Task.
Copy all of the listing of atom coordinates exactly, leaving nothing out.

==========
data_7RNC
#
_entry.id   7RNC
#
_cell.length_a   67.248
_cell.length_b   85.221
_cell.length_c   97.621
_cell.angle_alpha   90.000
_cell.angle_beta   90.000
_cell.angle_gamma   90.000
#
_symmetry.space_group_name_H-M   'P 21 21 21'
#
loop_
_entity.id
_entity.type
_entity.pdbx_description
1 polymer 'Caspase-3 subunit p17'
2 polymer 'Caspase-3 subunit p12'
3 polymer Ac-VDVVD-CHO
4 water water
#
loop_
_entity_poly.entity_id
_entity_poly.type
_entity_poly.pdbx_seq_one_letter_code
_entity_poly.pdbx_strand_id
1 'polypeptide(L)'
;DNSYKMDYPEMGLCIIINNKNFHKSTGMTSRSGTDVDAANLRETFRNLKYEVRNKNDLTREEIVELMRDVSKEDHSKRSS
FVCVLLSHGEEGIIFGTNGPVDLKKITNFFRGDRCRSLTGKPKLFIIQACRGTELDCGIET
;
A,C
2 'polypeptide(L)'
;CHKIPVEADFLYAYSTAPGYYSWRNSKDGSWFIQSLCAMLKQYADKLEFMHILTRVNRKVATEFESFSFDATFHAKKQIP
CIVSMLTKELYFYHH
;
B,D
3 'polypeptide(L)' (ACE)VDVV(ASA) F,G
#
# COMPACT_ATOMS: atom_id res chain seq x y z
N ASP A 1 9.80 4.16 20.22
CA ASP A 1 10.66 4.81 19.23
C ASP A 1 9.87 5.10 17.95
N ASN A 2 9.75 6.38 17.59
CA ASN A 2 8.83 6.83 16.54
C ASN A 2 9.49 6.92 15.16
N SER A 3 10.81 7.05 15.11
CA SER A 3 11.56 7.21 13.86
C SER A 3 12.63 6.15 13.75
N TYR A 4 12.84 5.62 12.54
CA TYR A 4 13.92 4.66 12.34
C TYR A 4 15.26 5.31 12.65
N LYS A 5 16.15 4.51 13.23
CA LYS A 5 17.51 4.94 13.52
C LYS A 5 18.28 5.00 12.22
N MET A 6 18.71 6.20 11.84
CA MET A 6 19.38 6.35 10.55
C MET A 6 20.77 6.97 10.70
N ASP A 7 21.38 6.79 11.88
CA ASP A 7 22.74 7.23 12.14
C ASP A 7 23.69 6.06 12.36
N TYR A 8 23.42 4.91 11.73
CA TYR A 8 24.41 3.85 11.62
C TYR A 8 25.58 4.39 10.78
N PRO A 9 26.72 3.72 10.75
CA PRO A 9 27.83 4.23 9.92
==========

data_7RNC
#
_entry.id   7RNC
#
_cell.length_a   67.248
_cell.length_b   85.221
_cell.length_c   97.621
_cell.angle_alpha   90.000
_cell.angle_beta   90.000
_cell.angle_gamma   90.000
#
_symmetry.space_group_name_H-M   'P 21 21 21'
#
loop_
_entity.id
_entity.type
_entity.pdbx_description
1 polymer 'Caspase-3 subunit p17'
2 polymer 'Caspase-3 subunit p12'
3 polymer Ac-VDVVD-CHO
4 water water
#
loop_
_entity_poly.entity_id
_entity_poly.type
_entity_poly.pdbx_seq_one_letter_code
_entity_poly.pdbx_strand_id
1 'polypeptide(L)'
;DNSYKMDYPEMGLCIIINNKNFHKSTGMTSRSGTDVDAANLRETFRNLKYEVRNKNDLTREEIVELMRDVSKEDHSKRSS
FVCVLLSHGEEGIIFGTNGPVDLKKITNFFRGDRCRSLTGKPKLFIIQACRGTELDCGIET
;
A,C
2 'polypeptide(L)'
;CHKIPVEADFLYAYSTAPGYYSWRNSKDGSWFIQSLCAMLKQYADKLEFMHILTRVNRKVATEFESFSFDATFHAKKQIP
CIVSMLTKELYFYHH
;
B,D
3 'polypeptide(L)' (ACE)VDVV(ASA) F,G
#
# COMPACT_ATOMS: atom_id res chain seq x y z
N ASP A 1 9.80 4.16 20.22
CA ASP A 1 10.66 4.81 19.23
C ASP A 1 9.87 5.10 17.95
N ASN A 2 9.75 6.38 17.59
CA ASN A 2 8.83 6.83 16.54
C ASN A 2 9.49 6.92 15.16
N SER A 3 10.81 7.05 15.11
CA SER A 3 11.56 7.21 13.86
C SER A 3 12.63 6.15 13.75
N TYR A 4 12.84 5.62 12.54
CA TYR A 4 13.92 4.66 12.34
C TYR A 4 15.26 5.31 12.65
N LYS A 5 16.15 4.51 13.23
CA LYS A 5 17.51 4.94 13.52
C LYS A 5 18.28 5.00 12.22
N MET A 6 18.71 6.20 11.84
CA MET A 6 19.38 6.35 10.55
C MET A 6 20.77 6.97 10.70
N ASP A 7 21.38 6.79 11.88
CA ASP A 7 22.74 7.23 12.14
C ASP A 7 23.69 6.06 12.36
N TYR A 8 23.42 4.91 11.73
CA TYR A 8 24.41 3.85 11.62
C TYR A 8 25.58 4.39 10.78
N PRO A 9 26.72 3.72 10.75
CA PRO A 9 27.83 4.23 9.92